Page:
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Jan 12, 8:14 AM EST

ECB extended stimulus as 'steady hand' in turbulent year

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FRANKFURT, Germany (AP) -- Top officials of the European Central Bank wanted to extend stimulus measures in December in part to protect the eurozone economy from what could be a turbulent political year at home and globally.

The concerns were recorded in a written account published Thursday about the bank's Dec. 8 meeting. That's when it decided to extend its bond-buying stimulus program by nine months until the end of this year, though reducing monthly purchases to 60 billion euros ($63 billion), from 80 billion euros.

The bank's governing council thought more stimulus would provide a "steady hand" to support the economy of the 19 countries that share the euro against "shocks emanating from the political environment at the global level and within the euro area."

Elections in the Netherlands, France and possibly Italy will give populist, anti-EU and anti-euro forces a chance to test their strength with voters. Britain is expected to start talks on leaving the European Union, which could lead to new restrictions in doing business with a major eurozone trading partner. U.K. voters chose to leave in a referendum last June. The election of Donald Trump as U.S. president has also raised uncertainty about U.S. trade policy and fed expectations that anti-establishment politicians in Europe may also do better than many expected.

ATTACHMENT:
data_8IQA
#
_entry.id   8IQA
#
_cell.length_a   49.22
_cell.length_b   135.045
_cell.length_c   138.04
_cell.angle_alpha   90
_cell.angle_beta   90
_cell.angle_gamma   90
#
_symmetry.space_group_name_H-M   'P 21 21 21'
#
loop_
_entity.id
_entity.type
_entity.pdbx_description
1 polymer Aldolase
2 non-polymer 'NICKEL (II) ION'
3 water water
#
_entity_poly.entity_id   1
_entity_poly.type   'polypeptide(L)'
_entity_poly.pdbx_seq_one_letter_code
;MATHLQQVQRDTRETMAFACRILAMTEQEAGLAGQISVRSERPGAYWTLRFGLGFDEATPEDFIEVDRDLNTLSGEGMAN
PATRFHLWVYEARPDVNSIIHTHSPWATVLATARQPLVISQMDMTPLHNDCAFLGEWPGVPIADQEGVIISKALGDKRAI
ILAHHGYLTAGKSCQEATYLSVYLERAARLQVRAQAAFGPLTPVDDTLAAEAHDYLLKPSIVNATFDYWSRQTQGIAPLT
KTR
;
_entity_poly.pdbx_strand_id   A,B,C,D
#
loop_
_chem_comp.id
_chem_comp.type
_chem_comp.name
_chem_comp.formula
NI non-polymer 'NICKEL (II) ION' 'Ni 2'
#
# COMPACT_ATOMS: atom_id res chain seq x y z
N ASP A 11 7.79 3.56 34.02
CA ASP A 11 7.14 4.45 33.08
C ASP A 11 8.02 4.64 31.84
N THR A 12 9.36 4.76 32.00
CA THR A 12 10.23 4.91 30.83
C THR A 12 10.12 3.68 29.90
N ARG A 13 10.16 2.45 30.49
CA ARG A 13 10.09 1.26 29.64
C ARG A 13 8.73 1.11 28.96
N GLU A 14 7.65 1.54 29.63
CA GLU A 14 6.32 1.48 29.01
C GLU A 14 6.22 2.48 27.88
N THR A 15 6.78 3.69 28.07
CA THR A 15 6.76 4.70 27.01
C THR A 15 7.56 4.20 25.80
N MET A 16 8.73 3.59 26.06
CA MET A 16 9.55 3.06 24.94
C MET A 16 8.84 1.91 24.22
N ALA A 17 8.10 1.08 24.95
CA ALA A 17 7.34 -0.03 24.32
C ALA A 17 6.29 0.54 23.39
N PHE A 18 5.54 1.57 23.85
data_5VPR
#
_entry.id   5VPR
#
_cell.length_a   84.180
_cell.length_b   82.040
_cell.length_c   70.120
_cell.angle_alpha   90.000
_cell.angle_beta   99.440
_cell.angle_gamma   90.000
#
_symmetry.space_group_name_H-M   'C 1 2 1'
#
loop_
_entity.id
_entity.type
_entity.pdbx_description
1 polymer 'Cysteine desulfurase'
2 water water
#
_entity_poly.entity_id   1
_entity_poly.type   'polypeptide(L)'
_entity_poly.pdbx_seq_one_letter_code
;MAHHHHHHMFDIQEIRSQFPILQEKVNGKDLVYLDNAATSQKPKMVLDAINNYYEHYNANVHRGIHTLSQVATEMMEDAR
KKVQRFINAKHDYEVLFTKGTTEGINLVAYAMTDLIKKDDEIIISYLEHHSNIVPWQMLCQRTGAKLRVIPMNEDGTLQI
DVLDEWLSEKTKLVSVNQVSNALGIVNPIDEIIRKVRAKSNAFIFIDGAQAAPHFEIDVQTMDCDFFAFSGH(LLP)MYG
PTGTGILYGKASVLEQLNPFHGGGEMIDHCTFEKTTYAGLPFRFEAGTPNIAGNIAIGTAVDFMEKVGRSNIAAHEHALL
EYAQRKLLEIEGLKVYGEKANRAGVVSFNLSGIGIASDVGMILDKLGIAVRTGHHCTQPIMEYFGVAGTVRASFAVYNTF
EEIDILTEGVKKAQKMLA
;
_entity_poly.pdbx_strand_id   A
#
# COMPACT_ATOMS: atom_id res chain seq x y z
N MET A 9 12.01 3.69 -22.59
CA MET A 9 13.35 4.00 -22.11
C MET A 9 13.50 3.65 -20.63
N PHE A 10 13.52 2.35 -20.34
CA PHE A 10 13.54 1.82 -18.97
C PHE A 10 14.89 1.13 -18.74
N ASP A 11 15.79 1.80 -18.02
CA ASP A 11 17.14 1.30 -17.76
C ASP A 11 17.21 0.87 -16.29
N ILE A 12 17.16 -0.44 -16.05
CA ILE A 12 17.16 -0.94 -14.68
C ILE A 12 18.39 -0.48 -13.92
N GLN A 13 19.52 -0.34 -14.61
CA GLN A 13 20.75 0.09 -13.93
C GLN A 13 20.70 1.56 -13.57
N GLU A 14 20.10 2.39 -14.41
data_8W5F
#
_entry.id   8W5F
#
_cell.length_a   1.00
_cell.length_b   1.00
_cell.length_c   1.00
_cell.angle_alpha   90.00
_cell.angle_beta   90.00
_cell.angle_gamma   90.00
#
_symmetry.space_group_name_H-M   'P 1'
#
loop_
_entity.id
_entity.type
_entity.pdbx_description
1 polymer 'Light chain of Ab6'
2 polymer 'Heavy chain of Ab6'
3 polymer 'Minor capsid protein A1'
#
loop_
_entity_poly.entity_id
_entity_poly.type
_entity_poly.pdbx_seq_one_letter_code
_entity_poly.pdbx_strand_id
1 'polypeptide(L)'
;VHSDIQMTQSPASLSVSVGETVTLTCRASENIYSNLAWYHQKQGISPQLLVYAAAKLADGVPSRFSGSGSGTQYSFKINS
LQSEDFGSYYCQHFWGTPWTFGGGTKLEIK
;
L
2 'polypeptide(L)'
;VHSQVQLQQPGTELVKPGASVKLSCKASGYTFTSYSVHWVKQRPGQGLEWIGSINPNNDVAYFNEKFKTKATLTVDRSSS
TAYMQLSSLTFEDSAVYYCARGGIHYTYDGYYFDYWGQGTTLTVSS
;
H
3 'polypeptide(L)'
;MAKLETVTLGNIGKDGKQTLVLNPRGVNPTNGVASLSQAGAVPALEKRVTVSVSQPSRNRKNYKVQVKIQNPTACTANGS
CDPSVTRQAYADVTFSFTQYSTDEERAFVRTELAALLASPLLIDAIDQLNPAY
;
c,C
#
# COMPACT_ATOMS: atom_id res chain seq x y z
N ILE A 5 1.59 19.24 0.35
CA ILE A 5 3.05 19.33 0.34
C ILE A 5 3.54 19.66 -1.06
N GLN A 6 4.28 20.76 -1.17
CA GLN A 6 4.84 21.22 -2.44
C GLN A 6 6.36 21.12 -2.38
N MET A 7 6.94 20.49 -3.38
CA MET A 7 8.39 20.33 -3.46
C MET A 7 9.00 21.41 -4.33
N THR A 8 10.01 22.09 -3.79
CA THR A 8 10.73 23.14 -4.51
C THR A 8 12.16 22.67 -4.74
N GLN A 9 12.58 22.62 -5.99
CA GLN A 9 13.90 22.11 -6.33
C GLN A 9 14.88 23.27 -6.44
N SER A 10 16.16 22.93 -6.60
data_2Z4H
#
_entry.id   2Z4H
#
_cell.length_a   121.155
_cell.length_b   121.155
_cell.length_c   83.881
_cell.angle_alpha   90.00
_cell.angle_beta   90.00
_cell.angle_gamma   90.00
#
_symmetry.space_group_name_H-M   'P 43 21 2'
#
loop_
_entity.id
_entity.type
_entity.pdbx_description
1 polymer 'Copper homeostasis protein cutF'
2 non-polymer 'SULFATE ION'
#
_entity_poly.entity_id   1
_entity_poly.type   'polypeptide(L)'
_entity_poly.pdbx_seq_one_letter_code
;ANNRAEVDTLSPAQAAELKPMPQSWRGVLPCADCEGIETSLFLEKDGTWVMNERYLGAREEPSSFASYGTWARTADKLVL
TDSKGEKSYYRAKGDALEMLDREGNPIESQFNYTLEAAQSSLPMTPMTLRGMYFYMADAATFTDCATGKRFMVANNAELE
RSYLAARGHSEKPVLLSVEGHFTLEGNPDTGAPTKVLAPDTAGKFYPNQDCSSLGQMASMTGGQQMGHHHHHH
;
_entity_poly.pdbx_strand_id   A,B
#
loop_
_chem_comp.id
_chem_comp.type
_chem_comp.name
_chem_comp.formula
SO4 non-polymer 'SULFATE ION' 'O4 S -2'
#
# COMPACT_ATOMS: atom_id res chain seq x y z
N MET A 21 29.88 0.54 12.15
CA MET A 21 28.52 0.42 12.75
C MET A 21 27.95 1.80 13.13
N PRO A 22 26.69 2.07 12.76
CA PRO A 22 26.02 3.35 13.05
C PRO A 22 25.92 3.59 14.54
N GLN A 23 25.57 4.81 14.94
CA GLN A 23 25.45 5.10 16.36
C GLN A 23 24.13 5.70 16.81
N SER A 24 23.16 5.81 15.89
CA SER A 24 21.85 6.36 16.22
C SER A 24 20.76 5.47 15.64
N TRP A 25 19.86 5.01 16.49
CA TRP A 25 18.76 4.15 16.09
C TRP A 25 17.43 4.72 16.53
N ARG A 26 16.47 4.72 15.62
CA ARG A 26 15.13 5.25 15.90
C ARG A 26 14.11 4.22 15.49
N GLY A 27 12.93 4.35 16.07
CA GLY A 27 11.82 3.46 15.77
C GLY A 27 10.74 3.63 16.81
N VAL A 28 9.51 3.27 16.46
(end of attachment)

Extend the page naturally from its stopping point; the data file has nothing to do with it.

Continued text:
The 25-member council also felt there was no convincing upturn in underlying inflation toward the bank's goal of just under 2 percent. The bond purchases inject newly printed money into the financial system, a step that aims to increase inflation as well as lending and business expansion.

The overall inflation rate has picked up noticeably since the meeting, to 1.1 percent annually. And economic data has been relatively upbeat in recent weeks - on Thursday, official figures showed industrial production in the eurozone spiked 1.5 percent in November from the month before.

However, so-called core inflation - excluding volatile fuel and food prices - has remained stuck.

The written account - which omits names and vote tallies - said that "a few members" opposed the stimulus extension based on their "well-known general skepticism" about extraordinary stimulus involving printing new money. Those members viewed money-printing stimulus through bond purchases as a step to be reserved for times of grave crisis. But stimulus skeptics appear to remain a minority on the council.

The council is made up of six top officials at the bank's headquarters in Frankfurt, led by President Mario Draghi, plus the heads of the 19 national central banks in the countries belonging to the currency union.


Pan Pylas in London contributed to this report.

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